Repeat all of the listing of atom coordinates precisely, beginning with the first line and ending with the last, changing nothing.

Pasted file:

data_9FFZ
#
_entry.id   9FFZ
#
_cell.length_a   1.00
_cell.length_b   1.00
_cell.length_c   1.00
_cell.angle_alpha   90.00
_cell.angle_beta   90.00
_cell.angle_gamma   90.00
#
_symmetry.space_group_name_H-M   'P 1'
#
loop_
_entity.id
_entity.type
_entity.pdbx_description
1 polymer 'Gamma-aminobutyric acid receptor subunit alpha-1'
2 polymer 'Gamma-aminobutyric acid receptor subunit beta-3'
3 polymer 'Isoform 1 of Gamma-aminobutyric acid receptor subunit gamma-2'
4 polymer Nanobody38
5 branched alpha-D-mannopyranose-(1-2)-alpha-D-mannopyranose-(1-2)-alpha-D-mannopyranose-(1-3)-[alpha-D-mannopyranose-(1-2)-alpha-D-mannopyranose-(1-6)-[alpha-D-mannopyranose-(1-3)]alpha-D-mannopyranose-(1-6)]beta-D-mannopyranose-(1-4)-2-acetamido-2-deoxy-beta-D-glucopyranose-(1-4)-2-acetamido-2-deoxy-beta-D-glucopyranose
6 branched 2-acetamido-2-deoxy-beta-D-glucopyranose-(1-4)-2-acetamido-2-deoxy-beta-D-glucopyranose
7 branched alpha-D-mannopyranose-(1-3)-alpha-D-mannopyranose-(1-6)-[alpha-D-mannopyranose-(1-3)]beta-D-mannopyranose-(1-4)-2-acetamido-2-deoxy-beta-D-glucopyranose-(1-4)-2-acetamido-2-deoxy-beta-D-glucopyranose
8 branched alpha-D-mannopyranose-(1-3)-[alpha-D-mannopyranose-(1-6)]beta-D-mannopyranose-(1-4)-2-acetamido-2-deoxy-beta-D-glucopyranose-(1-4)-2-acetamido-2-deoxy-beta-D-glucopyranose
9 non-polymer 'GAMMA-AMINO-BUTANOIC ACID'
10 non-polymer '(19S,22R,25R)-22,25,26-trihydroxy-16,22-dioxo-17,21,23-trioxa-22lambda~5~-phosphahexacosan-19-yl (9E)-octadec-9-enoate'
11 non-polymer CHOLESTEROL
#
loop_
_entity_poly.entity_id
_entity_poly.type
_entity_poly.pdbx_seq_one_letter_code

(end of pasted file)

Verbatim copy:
data_9FFZ
#
_entry.id   9FFZ
#
_cell.length_a   1.00
_cell.length_b   1.00
_cell.length_c   1.00
_cell.angle_alpha   90.00
_cell.angle_beta   90.00
_cell.angle_gamma   90.00
#
_symmetry.space_group_name_H-M   'P 1'
#
loop_
_entity.id
_entity.type
_entity.pdbx_description
1 polymer 'Gamma-aminobutyric acid receptor subunit alpha-1'
2 polymer 'Gamma-aminobutyric acid receptor subunit beta-3'
3 polymer 'Isoform 1 of Gamma-aminobutyric acid receptor subunit gamma-2'
4 polymer Nanobody38
5 branched alpha-D-mannopyranose-(1-2)-alpha-D-mannopyranose-(1-2)-alpha-D-mannopyranose-(1-3)-[alpha-D-mannopyranose-(1-2)-alpha-D-mannopyranose-(1-6)-[alpha-D-mannopyranose-(1-3)]alpha-D-mannopyranose-(1-6)]beta-D-mannopyranose-(1-4)-2-acetamido-2-deoxy-beta-D-glucopyranose-(1-4)-2-acetamido-2-deoxy-beta-D-glucopyranose
6 branched 2-acetamido-2-deoxy-beta-D-glucopyranose-(1-4)-2-acetamido-2-deoxy-beta-D-glucopyranose
7 branched alpha-D-mannopyranose-(1-3)-alpha-D-mannopyranose-(1-6)-[alpha-D-mannopyranose-(1-3)]beta-D-mannopyranose-(1-4)-2-acetamido-2-deoxy-beta-D-glucopyranose-(1-4)-2-acetamido-2-deoxy-beta-D-glucopyranose
8 branched alpha-D-mannopyranose-(1-3)-[alpha-D-mannopyranose-(1-6)]beta-D-mannopyranose-(1-4)-2-acetamido-2-deoxy-beta-D-glucopyranose-(1-4)-2-acetamido-2-deoxy-beta-D-glucopyranose
9 non-polymer 'GAMMA-AMINO-BUTANOIC ACID'
10 non-polymer '(19S,22R,25R)-22,25,26-trihydroxy-16,22-dioxo-17,21,23-trioxa-22lambda~5~-phosphahexacosan-19-yl (9E)-octadec-9-enoate'
11 non-polymer CHOLESTEROL
#
loop_
_entity_poly.entity_id
_entity_poly.type
_entity_poly.pdbx_seq_one_letter_code